When she sighted the hurry-up she hastened to her home and donned a garment in which she was taken to the police station. There having the covering of a cell, she found the clothing superfluous and straightway made fricasee of them. She is alleged to be insane.

A lolo or stupid boy received the court’s attention. He was charged with vagrancy, sleeping in sawdust in the back parlor of a planing mill. He was open-mouthed and stare-eyed and committed to be examined with Sweet Emalia by Dr. Moore, Dr. Emerson taking a vacation.


[After coming across this article from 1908 showing Sweet Emalia out in Honolulu, I am now thinking that the Emily Kaihumua sent to Kalawao in 1906 and being examined there in 1909 by Dr. Goodhue might not be the same person…

Hopefully one day soon, all the Hawaiian-Language Newspapers will be rescanned clearly so that if there is ever enough money to do once again an OCR project, or a hand transcription project, it can be done accurately so that hopefully we can find each and every available article that could clarify what became of Emalia, or any other person or event in Hawaiian history for that matter!!]

(Hawaiian Star, 8/13/1908, p. 5)


The Hawaiian Star, Volume XVI, Number 5708, Page 5. August 13, 1908.

Emalia Kaihumua in Kalaupapa and more, 1909.

The News of Kalaupapa.

Aloha no:—

Please be so kind as to allow a space on your deck for the few news items of this land of the sick, and it is for you to carry it away.

Movies are being showed all the time here, and the patients are very happy. There was an announcement for the patients who want to be seen by the doctors, an a portion of the patients came to the house of the doctor to sign up as per the offer. There were some people who hesitated and did not go to sign up. And as a result, the Doctor and the Superintendent sent a man from the workshop [hale oihana] to go amongst the houses to sign up those who wanted to be examined by the Doctor. The total of those who went to sign their names is 55, and they are who are listed below and the doctor they chose:

The Men. George Kukapu, William Limalu, William Kaha, Kealawaiole, Kelii Makakoa, Herbert Kaleleiki, D. Ku, Joe Kauhane, Peter Akim, Kalunakaahele, Leong Tung, Liloa Lovell, Hairam Pahau, Kaaihue, Hulihee, Hoaeae Nailima, Kuheleloa Liilii, ???? alewai Nailima, Bainamu, Solomon Momoa, Pakoma, ??? Kapela Maialoha, Kaeha, James Harvest, Naihe and Jon Waiwaiole, Total 27.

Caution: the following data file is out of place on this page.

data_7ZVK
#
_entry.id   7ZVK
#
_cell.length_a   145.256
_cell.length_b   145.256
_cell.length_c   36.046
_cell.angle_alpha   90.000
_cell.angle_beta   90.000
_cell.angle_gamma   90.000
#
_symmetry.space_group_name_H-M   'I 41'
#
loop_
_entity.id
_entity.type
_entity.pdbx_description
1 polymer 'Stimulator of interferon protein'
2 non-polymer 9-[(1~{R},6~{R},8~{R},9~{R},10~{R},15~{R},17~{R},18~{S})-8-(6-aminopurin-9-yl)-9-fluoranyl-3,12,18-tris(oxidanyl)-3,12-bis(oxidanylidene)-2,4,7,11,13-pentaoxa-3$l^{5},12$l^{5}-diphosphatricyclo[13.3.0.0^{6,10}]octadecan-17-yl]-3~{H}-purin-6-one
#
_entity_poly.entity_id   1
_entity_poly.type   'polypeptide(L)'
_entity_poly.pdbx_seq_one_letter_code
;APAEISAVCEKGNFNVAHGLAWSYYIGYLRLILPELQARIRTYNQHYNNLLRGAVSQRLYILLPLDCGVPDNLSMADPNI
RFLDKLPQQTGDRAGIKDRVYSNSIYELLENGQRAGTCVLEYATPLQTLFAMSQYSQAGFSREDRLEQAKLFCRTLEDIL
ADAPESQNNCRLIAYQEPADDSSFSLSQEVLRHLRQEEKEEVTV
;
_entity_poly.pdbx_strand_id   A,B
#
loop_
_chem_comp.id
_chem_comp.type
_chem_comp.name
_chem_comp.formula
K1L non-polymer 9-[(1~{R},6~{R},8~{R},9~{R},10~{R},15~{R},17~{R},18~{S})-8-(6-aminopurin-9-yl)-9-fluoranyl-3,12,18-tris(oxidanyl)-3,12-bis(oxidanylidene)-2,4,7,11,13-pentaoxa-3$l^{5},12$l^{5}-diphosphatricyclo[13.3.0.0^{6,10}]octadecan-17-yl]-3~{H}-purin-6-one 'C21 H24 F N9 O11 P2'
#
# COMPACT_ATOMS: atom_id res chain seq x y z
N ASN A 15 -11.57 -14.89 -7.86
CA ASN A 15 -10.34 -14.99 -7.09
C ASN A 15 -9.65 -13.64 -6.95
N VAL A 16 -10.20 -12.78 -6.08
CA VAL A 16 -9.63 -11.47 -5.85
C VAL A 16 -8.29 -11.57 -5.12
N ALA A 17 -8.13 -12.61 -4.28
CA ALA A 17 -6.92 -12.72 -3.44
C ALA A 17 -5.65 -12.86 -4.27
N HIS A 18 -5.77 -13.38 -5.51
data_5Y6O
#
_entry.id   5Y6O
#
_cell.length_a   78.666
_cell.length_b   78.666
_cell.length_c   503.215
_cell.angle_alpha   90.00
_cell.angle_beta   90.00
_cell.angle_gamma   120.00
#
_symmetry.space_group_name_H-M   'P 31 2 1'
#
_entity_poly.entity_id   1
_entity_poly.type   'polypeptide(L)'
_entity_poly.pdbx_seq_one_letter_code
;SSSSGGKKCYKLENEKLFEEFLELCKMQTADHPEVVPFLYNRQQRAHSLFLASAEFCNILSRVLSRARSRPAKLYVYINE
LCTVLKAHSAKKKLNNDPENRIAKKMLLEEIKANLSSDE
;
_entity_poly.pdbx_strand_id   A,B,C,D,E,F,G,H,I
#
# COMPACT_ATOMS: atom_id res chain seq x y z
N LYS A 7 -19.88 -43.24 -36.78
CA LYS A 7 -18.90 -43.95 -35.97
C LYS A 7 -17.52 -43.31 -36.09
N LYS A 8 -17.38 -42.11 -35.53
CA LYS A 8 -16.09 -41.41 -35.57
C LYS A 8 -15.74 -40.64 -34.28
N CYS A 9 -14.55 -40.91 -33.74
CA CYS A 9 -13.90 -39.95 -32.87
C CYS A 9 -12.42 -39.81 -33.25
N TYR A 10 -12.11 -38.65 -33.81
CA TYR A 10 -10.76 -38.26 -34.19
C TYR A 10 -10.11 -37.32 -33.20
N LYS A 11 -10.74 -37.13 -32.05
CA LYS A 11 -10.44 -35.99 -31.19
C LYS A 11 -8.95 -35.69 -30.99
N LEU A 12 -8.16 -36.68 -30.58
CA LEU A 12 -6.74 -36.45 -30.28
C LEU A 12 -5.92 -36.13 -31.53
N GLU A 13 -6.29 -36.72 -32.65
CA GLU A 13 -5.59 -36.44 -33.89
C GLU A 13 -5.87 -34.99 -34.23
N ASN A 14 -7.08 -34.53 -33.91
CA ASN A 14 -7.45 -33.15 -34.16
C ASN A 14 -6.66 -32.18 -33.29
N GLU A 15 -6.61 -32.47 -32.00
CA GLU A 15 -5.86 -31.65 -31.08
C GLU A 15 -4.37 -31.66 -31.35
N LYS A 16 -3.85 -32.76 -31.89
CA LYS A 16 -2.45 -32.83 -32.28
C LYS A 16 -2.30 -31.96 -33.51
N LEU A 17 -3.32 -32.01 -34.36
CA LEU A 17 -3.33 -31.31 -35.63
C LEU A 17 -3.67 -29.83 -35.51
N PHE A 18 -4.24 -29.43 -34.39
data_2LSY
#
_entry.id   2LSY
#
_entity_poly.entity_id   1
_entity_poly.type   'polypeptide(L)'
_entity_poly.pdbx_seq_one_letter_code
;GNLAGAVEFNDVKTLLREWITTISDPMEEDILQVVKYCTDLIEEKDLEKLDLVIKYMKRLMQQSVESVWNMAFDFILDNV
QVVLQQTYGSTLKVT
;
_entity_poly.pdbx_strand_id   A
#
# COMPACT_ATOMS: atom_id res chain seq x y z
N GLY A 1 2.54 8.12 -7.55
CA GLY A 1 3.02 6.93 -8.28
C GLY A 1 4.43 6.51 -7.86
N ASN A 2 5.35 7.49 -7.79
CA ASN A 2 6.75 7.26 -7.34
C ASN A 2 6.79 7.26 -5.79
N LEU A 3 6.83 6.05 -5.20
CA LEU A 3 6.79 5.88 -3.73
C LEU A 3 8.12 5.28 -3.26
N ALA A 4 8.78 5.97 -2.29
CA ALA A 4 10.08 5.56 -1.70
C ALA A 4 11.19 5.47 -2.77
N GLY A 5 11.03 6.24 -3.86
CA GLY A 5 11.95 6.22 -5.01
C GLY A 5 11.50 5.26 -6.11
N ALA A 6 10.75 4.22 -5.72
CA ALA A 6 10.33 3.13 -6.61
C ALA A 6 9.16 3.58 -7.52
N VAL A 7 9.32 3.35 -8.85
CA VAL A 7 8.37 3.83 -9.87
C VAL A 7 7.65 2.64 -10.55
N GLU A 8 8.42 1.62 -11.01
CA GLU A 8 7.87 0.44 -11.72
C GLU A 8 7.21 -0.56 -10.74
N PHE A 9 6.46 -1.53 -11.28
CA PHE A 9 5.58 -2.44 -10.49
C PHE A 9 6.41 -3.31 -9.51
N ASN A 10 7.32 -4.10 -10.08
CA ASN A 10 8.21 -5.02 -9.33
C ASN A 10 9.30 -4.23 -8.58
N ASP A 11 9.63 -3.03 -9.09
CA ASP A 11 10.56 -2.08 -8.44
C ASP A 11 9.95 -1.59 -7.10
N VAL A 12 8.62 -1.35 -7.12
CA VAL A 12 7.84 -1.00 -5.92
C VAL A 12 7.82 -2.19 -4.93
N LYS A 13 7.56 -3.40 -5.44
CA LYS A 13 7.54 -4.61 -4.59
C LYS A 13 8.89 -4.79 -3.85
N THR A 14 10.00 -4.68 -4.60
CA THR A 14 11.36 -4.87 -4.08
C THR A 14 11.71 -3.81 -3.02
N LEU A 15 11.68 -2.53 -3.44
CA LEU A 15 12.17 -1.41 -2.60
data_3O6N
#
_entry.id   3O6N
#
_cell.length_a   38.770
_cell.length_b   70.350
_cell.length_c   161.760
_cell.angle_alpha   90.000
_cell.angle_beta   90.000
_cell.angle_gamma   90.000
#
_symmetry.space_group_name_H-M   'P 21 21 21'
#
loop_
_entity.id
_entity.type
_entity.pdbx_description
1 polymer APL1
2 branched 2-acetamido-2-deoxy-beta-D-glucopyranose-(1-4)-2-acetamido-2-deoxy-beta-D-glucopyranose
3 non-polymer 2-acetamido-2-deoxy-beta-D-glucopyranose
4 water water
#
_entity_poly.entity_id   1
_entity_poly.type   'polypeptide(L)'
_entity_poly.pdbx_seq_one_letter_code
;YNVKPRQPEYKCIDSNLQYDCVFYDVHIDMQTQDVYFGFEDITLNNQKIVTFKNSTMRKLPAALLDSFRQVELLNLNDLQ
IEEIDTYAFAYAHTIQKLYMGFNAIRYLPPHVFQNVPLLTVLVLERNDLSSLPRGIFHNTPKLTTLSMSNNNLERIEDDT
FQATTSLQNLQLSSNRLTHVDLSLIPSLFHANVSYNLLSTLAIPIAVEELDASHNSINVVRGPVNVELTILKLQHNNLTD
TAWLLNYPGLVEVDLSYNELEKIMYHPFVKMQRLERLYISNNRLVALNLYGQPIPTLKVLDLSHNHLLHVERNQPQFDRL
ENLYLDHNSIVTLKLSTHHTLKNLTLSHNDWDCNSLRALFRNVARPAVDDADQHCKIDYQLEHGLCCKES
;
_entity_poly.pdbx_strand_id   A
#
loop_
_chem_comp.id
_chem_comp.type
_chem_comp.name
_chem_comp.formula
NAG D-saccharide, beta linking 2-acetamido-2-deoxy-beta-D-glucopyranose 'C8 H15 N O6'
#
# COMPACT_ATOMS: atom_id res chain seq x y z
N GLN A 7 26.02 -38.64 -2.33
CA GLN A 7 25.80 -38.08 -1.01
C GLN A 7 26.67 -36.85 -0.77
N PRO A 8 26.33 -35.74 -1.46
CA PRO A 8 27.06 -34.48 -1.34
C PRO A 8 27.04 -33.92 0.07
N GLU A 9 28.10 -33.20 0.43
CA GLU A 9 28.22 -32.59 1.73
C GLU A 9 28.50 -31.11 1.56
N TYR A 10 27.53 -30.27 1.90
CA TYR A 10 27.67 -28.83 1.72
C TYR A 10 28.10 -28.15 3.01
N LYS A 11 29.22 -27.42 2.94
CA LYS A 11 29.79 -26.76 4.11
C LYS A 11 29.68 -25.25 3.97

The Women. Kawai, Bela Liilii [? Kela Liilii], Kaua Lihau, Pelekila Ioane, Hanapule, Kauwe, Lizzie Aiamanu, Ane Mcmillan, Ellen Mcmillan, Emily Kaihumua, Ane Kekoa, Kailianu Kapiioho, Kala Opu, Rosse Meyer, Pahupiula, Rmma Kuaokala [? Emma Kuaokala], Loika Pauole, Holo Kapela, Makanui D. Umi, Nui, Agnes Holstein, Mary Naeole, Victoria Kaai, Mary Maialoha and Kamai Naihe. Total 25. These patients above are for Dr. Goodhue. For Dr. Wayson. Mary Kapukana (f), Malaia Makaula (f), and Kanaue (m). Total 3. The people who signed up at their own homes total 53; all together that makes 108, counted along with those chosen by the Legislature [Ahaolelo].

With great aloha for my lahui.



Kalawao, Molokai, Aug. 27, 1909.

(Kuokoa Home Rula, 9/3/1909, p. 3)

Na Mea Hou o Kalaupapa.

Kuokoa Home Rula, Buke VII, Helu 36, Aoao 3. Sepatemaba 3, 1909.

Emalia Kaihumua abused, 1906.


Emalia Kaihumua was attacked by her husband yesterday, the woman’s jaw being broken by a blow from a demijohn. She was taken to the police station for treatment and an investigation disclosed the fact that she was in all likelihood a leper, so she was ordered to the detention station at Kalihi.

(Hawaiian Star, 1/29/1906, p. 8)


The Hawaiian Star, Volume XIII, Number 4322, Page 8. January 29, 1906.

Tragic follow up to Emalia Kaihumua, 1906.


This past Sunday, January 28th, the husband of Emalia Kaihumua beat her and her jaw was dislocated, because she was struck with a wine bottle. That woman was taken to Kuapapanui, and tended to.

Later, Dr. McDonald of the Board of Health came and examined the injury, and after his examination of some of the flesh of that woman, he gave orders to have the injured woman to the Quarantine Station in Kalihi.

From this it is understood that Emalia is suspected of having leprosy, and that is possibly why she was taken to the quarantine area of the sick.

(Kuokoa, 2/2/1906, p. 4)


Ka Nupepa Kuokoa, Buke XLIV, Helu 5, Aoao 4. Feberuari 2, 1906.